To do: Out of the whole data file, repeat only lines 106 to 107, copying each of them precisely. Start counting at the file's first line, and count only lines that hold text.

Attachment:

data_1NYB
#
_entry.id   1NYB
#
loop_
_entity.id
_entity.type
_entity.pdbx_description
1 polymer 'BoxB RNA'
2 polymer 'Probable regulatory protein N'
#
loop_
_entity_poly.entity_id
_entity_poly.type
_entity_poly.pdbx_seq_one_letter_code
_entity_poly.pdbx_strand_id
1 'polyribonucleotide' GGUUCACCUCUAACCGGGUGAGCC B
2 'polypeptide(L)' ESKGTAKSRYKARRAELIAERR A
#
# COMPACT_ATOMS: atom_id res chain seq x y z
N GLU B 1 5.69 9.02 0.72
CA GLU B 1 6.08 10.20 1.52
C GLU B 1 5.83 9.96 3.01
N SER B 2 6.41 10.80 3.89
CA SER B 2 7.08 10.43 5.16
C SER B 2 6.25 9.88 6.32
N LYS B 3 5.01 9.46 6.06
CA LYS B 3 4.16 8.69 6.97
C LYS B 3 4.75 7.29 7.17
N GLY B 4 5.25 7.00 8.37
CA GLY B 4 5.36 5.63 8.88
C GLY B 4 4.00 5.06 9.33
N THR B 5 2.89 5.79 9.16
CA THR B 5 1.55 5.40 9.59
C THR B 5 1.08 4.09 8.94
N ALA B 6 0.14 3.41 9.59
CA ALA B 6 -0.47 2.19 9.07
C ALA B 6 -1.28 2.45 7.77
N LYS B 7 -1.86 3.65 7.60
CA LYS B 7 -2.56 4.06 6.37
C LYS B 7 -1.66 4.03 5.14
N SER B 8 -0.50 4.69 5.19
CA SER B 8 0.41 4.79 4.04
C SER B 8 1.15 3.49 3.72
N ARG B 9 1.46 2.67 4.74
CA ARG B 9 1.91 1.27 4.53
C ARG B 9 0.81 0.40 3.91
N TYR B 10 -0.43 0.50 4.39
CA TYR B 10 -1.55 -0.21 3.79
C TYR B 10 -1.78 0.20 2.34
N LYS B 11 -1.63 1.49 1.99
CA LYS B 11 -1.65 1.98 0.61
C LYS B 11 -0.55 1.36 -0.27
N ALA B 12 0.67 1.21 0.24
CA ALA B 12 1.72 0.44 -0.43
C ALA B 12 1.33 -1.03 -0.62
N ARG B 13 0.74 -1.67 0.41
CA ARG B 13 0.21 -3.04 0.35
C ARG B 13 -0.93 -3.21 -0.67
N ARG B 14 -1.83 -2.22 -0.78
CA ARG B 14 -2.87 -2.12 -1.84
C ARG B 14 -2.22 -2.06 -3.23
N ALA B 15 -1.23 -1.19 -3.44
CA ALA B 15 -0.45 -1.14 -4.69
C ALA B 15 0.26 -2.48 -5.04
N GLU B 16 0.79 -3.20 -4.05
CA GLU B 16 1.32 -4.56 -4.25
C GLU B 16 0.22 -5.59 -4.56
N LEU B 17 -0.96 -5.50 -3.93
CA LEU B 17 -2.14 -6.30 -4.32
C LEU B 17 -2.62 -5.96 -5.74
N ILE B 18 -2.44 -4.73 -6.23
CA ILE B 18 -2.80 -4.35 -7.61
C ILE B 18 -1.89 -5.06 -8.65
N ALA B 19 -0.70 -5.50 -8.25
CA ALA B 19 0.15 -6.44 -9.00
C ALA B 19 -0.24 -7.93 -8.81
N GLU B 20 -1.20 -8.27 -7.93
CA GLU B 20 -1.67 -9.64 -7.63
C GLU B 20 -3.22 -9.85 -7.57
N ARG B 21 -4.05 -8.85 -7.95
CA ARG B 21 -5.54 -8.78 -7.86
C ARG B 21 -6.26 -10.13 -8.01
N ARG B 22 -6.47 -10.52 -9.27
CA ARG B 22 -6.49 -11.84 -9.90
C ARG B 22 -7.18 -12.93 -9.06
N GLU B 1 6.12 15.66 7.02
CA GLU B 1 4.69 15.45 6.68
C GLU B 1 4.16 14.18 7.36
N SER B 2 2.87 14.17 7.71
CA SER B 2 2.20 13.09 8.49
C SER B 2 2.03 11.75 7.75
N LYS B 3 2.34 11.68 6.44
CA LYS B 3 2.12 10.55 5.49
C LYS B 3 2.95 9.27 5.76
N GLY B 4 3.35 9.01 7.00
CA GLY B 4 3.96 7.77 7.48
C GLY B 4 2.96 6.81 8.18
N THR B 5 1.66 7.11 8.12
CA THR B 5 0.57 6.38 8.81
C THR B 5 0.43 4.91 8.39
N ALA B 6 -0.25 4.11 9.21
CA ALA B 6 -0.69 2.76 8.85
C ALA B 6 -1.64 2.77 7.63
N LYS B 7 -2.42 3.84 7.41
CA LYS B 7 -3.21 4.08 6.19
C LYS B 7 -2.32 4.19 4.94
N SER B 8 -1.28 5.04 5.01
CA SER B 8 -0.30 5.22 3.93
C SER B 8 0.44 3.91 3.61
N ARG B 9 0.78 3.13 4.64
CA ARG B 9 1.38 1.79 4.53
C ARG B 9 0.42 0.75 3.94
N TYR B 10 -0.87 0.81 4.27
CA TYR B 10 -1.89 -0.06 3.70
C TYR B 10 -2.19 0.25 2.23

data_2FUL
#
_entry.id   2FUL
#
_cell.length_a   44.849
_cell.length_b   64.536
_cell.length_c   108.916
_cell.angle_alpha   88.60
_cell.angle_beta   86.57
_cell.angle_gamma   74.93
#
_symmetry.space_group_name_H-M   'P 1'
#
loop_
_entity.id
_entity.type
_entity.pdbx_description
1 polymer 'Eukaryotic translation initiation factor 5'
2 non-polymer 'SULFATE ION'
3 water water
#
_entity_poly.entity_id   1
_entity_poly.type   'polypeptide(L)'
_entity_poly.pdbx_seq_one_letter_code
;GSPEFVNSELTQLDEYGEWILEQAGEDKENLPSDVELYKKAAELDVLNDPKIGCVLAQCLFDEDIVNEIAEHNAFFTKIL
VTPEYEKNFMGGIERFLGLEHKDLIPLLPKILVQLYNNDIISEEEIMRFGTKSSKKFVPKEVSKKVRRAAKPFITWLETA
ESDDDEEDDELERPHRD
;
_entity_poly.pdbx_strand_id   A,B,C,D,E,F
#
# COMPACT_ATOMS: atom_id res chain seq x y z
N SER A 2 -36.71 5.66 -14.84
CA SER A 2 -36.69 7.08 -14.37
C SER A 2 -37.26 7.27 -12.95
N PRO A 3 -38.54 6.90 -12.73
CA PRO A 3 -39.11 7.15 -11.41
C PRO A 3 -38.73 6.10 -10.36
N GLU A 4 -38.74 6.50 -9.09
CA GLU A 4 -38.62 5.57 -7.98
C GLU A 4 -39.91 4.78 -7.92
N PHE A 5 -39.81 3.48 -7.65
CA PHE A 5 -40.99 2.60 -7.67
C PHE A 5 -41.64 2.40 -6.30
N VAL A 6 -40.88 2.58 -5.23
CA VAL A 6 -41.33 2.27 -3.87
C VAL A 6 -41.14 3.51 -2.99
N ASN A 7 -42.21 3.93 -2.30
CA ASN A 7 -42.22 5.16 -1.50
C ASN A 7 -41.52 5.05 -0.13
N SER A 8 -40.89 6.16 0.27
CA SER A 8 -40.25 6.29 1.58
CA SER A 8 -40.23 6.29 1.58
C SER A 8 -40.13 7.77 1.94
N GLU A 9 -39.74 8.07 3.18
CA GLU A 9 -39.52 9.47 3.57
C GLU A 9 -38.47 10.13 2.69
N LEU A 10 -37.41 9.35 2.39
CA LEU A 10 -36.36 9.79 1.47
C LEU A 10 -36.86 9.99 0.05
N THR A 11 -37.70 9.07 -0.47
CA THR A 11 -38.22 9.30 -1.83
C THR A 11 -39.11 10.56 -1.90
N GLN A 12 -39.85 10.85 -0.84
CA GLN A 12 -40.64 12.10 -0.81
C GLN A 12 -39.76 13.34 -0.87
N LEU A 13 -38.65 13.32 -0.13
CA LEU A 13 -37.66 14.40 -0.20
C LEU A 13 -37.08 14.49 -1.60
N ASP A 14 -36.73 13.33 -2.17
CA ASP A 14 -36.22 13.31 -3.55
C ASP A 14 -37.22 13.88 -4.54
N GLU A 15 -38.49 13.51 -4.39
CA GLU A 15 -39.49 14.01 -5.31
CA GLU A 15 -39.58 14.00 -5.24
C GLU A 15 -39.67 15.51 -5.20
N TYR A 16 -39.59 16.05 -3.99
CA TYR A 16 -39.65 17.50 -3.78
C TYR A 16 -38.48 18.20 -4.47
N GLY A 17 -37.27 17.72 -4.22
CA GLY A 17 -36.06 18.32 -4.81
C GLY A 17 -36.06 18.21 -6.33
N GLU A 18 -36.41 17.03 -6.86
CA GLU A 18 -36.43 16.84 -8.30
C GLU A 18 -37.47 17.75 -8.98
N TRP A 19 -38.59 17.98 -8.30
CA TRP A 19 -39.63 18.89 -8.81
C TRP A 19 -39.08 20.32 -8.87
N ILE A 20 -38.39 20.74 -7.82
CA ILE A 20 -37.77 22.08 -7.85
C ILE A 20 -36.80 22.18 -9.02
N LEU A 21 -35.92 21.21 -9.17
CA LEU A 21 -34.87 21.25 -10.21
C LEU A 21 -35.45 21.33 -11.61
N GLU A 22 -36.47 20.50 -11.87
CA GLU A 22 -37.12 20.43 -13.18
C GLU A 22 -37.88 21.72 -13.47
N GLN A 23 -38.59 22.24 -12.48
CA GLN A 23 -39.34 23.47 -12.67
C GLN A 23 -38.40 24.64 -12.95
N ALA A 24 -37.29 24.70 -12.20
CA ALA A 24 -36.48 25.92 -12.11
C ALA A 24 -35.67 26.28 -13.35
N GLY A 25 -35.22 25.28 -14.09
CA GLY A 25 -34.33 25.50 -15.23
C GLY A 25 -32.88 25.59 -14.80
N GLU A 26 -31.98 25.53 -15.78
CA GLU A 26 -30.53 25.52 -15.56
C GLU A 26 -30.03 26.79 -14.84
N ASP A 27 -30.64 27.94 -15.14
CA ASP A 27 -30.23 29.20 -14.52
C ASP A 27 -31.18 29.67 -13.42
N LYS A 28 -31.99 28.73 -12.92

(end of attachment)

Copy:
CA LYS B 7 -3.21 4.08 6.19
C LYS B 7 -2.32 4.19 4.94